You glance at the clock and it shows 4:55 PM. You already finished your work and started to tidy up your work desk and shut your computer off. It hits 5:05 PM and you’re finally ready for going home and return into your normal life once again.
But then you pause. You look around and see people still hard at work, typing furiously, on phone calls, and basically looking very busy and important. You feel like you’re ditching the office and leaving other people to do work that needs to be done.
Working extra hours during peak periods or hectic weeks is unavoidable. But if employees are regularly staying back just to get through ‘business as usual’, this should be identified as a workload or workplace culture issue that needs to be sorted out.
We shouldn’t be creating a show of working overtime and filling our after-work hours with stuff we could easily do tomorrow between the hours of nine ’till five. We shouldn’t feel guilty for leaving work at the time when your contract says you can.
Because, well, your contract says you can leave at that time. And you’re not doing anything wrong by following the rules laid out in your job’s agreement.
Alternatively, being a workaholic doesn’t necessarily mean you’re the best worker bee out there, it simply means you may have a problem with separating work from your personal life.
Leaving on time doesn’t mean you’re not dedicated to your job, you’re lazy, or you hate everyone in your office and can’t wait to get away from them.
It means you’ve got a life outside of work. And considering that stress rates are higher than ever, that’s a very important thing. You cannot be the best possible version of yourself – and, therefore, the best possible worker you can be – if you aren’t taking proper time away from your desk.
We’re supposed to leave work on time so that we can go home, eat, exercise, relax and spend time with our family. Because we’re not supposed to be all-work machines. We’re people, and part of our human needs is having time that doesn’t belong to the people and places we work for.
We need that for our body and mental health. We need it so we can maintain relationships, and have interests other than the work, and so we can look after ourselves. And to sustain that, we need to leave work on time.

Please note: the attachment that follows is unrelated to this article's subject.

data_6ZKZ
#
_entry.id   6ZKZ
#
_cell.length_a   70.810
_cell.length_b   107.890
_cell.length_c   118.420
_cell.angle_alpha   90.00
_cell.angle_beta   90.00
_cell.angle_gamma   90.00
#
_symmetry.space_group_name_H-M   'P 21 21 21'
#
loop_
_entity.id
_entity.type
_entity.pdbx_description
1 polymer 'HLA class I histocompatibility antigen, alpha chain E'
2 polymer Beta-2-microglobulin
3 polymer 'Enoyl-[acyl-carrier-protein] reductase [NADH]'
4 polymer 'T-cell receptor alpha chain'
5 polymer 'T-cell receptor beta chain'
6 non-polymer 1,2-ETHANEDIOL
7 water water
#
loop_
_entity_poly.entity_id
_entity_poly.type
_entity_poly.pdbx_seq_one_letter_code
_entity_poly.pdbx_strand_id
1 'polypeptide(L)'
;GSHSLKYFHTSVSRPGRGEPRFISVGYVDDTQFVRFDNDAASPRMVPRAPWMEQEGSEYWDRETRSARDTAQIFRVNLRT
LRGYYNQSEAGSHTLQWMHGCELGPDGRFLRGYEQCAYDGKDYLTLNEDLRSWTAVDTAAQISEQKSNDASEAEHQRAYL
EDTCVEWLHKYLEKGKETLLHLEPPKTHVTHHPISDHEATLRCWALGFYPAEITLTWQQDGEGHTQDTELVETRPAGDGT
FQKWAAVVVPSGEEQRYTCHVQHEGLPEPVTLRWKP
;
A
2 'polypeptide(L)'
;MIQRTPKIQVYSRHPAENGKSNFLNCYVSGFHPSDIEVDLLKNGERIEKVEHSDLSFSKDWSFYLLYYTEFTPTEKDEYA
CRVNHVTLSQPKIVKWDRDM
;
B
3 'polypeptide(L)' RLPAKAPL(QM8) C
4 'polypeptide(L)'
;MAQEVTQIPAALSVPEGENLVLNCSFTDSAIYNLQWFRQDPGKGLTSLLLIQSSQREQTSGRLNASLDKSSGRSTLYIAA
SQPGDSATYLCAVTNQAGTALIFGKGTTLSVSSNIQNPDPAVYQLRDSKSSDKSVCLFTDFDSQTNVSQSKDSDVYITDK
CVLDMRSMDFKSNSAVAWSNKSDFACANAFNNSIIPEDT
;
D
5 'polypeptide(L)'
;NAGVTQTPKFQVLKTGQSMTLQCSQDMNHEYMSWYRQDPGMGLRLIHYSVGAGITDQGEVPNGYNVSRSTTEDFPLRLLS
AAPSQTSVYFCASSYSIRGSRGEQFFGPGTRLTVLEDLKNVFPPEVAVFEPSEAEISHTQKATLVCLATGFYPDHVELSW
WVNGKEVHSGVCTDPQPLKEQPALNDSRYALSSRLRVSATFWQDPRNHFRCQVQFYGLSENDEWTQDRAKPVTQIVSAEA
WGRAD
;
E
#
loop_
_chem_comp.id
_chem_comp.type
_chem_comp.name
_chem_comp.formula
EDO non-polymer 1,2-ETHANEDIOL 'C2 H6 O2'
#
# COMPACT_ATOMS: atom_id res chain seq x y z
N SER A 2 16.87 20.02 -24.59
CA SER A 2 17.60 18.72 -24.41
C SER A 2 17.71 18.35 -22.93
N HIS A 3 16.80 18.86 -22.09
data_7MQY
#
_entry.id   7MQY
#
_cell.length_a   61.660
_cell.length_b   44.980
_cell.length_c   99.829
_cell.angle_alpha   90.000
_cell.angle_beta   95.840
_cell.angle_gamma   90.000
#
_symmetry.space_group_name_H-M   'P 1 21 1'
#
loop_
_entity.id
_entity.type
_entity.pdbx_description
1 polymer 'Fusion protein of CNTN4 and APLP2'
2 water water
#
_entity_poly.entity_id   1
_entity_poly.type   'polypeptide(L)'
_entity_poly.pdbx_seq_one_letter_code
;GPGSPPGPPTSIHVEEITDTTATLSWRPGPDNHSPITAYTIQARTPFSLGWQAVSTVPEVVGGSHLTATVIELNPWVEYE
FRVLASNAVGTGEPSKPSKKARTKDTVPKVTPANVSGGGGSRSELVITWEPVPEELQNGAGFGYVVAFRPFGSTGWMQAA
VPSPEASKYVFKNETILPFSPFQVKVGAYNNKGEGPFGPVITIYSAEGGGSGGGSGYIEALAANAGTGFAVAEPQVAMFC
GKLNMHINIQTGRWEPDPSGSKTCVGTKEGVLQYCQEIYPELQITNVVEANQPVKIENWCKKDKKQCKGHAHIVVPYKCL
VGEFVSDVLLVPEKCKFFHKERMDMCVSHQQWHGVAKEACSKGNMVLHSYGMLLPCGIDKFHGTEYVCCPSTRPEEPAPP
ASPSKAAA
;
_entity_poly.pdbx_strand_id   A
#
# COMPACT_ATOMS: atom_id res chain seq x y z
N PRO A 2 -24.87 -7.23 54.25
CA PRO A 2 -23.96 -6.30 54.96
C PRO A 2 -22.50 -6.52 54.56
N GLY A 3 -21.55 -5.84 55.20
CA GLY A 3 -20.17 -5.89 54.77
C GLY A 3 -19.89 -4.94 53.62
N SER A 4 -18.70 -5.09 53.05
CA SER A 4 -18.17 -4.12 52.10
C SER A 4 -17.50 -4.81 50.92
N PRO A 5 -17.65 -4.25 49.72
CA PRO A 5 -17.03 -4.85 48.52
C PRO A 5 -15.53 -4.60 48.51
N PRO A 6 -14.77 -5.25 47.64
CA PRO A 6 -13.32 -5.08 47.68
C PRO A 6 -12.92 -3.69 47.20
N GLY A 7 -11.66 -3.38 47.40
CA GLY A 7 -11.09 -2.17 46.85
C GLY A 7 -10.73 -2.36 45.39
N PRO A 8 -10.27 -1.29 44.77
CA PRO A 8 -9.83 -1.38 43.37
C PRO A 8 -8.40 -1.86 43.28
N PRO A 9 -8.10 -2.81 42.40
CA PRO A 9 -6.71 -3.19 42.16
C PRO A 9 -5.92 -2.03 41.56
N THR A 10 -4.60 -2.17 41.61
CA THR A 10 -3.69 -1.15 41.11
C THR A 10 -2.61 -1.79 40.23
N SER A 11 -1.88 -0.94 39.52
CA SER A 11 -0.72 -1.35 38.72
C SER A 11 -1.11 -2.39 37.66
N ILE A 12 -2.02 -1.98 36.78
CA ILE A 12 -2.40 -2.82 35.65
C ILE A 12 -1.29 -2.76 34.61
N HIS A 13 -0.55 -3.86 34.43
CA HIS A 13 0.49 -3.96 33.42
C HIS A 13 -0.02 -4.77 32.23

The only way to make leaving work on time stop feeling weird? To start leaving work on time. You need to remind yourself that it’s more important to work better than to work longer. You need to remember that there’s no way you can be creative, great at solving problems, and generally brilliant if you’re overworked and tired.
You need to remember that yes, there’s always more work that could be done. But it’s never-ending. If you stayed behind until absolutely everything is complete, you wouldn’t bother going home at all.
Adopting a healthy work-life balance enhances productivity and an overall positive experience in the workplace. When your mind, body, and spirit are well rested you are more likely to perform better and deal with stressful situations in a professional and thoughtful manner.
And don’t stay late just because you want to be perceived as a hard worker. Mostly everyone sees through that movement. Only stay late if there is a real legitimate work requirement. Remember that if you don’t take conscious control of your own work hours, the work hours can easily take control of you.
When you start leaving work on time regularly, working late is no longer an accepted norm. You’ll notice that people aren’t turning to look at you in disgust as you stand up from your desk chair, that no one treats you any different the next day, and that your boss isn’t planning to fire you the next day.
Because they know (as you know) that leaving on time should be expected. Work your contract hours and no more, unless the Overtime Fairy comes knocking.
Want to optimize your team working hours without having them to work overtime? We might have the solution that you want. Feel free to contact our BPO – Business Process Optimisation consultant at firstname.lastname@example.org